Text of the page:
body_language

People show how well they know each other by how close they stand or how often they touch. It’s rude to stand too close to a stranger but normal to stand close to a best friend. The intimate zone is where people who know you well can stand while talking to you. The personal zone is for people who know you but aren’t close, such as teachers. The social zone is where strangers stand while talking to you.

Who’s in charge?

One of the things people signal with their body is whether they’re in charge or somebody else is in charge. Leaning forwards or looking relaxed are ways of appearing to be in charge.

Copying Good friends often mimic each other’s body language without realizing. They might walk in step, sit or stand in the same position, or copy each other’s hand movements.

Learning gestures

You pick up a lot of your body language from the people you grow up with. Your gestures and the way you sit, stand, and walk are probably similar to your friends and family.

Open or closed?

When someone feels relaxed or friendly, they have an “open” posture, with arms and legs apart. If someone is nervous or awkward, they have a “closed” posture, with arms and legs close to the body.

Talking to animals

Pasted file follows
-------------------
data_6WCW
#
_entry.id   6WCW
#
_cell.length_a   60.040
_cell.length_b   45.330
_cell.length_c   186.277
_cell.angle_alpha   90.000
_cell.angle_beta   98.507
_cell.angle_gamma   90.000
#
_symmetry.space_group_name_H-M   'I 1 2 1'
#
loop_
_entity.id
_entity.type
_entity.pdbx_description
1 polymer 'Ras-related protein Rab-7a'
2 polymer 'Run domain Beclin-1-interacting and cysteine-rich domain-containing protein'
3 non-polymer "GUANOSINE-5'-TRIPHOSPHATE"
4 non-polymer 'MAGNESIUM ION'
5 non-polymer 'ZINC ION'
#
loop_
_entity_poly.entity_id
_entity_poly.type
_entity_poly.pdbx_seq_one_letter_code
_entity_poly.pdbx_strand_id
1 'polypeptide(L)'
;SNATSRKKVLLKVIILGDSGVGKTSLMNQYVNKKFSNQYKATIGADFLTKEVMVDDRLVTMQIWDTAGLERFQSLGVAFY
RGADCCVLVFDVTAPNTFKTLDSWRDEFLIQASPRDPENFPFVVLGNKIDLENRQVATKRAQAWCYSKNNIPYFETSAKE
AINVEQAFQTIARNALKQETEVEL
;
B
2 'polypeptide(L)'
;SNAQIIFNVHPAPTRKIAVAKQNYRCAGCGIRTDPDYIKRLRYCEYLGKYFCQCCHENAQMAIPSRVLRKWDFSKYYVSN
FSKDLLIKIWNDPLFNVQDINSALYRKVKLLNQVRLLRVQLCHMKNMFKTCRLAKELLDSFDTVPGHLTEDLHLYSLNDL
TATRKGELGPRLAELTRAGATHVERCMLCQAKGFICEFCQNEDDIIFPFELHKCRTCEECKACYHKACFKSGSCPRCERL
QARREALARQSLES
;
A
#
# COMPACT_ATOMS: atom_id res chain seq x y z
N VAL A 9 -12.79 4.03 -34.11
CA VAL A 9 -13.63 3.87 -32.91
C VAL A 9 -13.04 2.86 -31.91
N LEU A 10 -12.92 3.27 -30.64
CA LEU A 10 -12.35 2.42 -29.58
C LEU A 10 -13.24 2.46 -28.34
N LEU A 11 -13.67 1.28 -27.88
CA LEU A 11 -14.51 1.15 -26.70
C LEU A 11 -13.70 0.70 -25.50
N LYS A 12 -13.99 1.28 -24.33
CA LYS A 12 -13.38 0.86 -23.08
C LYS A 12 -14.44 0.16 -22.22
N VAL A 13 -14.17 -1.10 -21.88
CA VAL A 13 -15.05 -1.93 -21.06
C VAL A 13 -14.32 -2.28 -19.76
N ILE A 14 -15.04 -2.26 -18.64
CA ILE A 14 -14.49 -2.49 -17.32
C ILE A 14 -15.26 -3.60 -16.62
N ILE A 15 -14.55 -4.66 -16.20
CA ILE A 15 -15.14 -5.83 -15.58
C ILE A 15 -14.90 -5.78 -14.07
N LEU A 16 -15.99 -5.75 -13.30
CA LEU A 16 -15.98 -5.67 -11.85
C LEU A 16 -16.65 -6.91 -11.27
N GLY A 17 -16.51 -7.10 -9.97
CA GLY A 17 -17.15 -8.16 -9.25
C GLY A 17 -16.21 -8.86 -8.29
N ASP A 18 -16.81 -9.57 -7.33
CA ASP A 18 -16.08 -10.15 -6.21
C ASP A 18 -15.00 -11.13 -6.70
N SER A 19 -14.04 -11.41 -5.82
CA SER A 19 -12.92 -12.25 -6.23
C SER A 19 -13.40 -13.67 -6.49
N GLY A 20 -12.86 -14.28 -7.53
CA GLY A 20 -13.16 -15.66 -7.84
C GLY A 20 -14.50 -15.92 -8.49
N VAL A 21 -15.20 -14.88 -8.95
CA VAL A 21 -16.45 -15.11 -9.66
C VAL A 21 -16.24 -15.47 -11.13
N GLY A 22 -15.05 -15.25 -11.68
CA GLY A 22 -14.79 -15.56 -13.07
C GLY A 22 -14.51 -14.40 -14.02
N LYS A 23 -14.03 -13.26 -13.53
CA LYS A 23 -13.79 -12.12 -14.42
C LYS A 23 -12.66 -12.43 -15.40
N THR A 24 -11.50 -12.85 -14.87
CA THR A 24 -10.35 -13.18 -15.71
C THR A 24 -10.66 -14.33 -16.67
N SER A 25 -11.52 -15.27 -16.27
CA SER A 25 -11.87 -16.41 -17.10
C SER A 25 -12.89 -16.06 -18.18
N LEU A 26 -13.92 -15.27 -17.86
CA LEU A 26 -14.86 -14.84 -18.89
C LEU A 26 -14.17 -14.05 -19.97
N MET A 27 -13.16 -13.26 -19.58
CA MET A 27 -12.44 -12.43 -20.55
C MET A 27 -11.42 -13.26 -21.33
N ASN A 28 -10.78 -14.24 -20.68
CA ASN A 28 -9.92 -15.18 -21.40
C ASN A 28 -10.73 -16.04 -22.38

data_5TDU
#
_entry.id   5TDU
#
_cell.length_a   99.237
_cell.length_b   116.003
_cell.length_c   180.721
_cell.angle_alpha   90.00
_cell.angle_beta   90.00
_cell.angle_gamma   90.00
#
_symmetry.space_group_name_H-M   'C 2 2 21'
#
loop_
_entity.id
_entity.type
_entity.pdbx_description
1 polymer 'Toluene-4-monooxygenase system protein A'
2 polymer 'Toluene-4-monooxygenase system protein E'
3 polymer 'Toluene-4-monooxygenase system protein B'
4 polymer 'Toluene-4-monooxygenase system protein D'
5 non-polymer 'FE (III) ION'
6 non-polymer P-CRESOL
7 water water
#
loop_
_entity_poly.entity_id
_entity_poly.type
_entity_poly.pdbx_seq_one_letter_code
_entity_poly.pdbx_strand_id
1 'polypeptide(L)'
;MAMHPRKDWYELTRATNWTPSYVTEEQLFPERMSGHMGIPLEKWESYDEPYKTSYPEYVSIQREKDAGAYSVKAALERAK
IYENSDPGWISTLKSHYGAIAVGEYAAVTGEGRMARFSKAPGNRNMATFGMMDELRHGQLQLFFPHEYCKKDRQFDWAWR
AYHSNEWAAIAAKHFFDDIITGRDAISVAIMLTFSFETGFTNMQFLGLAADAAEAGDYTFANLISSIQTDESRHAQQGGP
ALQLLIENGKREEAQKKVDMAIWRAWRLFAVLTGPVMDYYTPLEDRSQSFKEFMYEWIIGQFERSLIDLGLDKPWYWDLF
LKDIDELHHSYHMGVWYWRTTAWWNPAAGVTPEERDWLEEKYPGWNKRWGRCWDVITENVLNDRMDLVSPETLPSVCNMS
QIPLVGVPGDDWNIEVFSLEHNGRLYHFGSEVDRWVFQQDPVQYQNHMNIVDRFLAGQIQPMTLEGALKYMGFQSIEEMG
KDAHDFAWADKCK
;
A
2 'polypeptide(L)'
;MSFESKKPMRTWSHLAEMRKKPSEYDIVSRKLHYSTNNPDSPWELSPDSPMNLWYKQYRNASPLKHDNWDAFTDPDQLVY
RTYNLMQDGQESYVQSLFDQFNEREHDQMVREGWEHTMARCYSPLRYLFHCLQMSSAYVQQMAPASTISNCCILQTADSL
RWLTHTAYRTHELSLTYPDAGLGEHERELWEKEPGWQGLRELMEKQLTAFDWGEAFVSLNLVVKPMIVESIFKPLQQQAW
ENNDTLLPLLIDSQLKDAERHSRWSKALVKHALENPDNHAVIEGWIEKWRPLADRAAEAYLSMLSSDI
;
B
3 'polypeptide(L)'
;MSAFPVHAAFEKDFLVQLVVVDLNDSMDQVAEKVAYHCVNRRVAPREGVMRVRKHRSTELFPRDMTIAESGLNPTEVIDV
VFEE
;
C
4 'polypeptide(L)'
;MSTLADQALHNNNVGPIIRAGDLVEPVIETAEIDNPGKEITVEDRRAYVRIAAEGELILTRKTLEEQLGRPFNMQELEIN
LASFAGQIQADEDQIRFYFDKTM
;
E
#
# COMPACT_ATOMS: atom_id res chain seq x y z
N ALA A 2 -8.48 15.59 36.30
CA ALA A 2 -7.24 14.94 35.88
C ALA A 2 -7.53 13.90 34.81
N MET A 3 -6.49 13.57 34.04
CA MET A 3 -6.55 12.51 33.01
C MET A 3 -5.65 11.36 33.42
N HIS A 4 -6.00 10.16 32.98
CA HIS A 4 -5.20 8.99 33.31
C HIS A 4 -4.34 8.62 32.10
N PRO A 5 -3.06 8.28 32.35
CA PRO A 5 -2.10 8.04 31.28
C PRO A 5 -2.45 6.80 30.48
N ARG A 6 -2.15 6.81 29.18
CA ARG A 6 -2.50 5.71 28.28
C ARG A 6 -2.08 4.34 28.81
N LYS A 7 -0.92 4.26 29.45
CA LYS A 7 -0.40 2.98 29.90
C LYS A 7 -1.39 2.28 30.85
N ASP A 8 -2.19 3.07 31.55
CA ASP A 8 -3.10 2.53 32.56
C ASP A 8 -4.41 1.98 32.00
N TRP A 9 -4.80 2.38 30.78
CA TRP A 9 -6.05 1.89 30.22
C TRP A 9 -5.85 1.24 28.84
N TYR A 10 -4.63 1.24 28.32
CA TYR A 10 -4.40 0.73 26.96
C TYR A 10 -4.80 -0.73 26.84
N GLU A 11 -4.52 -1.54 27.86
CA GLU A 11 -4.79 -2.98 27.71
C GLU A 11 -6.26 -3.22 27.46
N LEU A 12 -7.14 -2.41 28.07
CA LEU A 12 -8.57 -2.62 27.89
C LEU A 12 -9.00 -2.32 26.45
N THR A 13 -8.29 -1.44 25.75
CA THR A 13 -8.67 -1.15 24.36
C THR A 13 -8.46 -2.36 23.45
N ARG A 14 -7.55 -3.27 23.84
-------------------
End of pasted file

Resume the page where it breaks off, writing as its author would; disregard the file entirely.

Animals can’t understand speech but they often understand our body language. Dogs can sense who’s in charge from body language. They need to be treated strictly or will start to misbehave.

Use your hands

Most people move their hands as they speak, but what do their gestures mean? Some hand gestures mean the same thing all over the world, but others vary from place to place.

Speak to the hands

Hands seem to have minds of their own. When people talk, their hands move all over the place, even when they’re on the phone!

Thumbs up

A raised thumb means “good” or “well done!” in North America. In Germany it means “one”, in Japan it means “five”, and in the Middle East and Africa it’s impolite.

Making a circle

A finger touching a thumb means “OK” in North America, “worthless” in France, and “I want my change in coins” in Japan. In Turkey it can be rude.

Palms together

This is a sign of prayer in Christian countries, but in India it is used as a greeting. Indians place their hands together, make a slight bow, and say Namaste.

Shaking hands

Shaking hands is a common greeting in many countries, but there are slight differences. A firm handshake is a sign of sincerity in Europe but is thought to be aggressive in Asia.

Making a point Pointing is one of the first hand gestures that people learn, and it means the same thing all over the world. Babies ask for things by pointing at them before they learn to speak.

Talking underwater

Divers can’t speak underwater so they use a kind of sign language instead. They have special signs for marine animals like sharks and turtles.

  • Use your hands Pointing with an outstretched arm means something is far away.
  • OK is shown by a finger touching a thumb, making a circle.
  • Stay at this depth is shown by waving a flat hand from side to side.
  • Stop is shown by a clenched fist and a bent arm.

Making a point

Pointing is one of the first hand gestures that people learn, and it means the same thing all over the world. Babies ask for things by pointing at them before they learn to speak.

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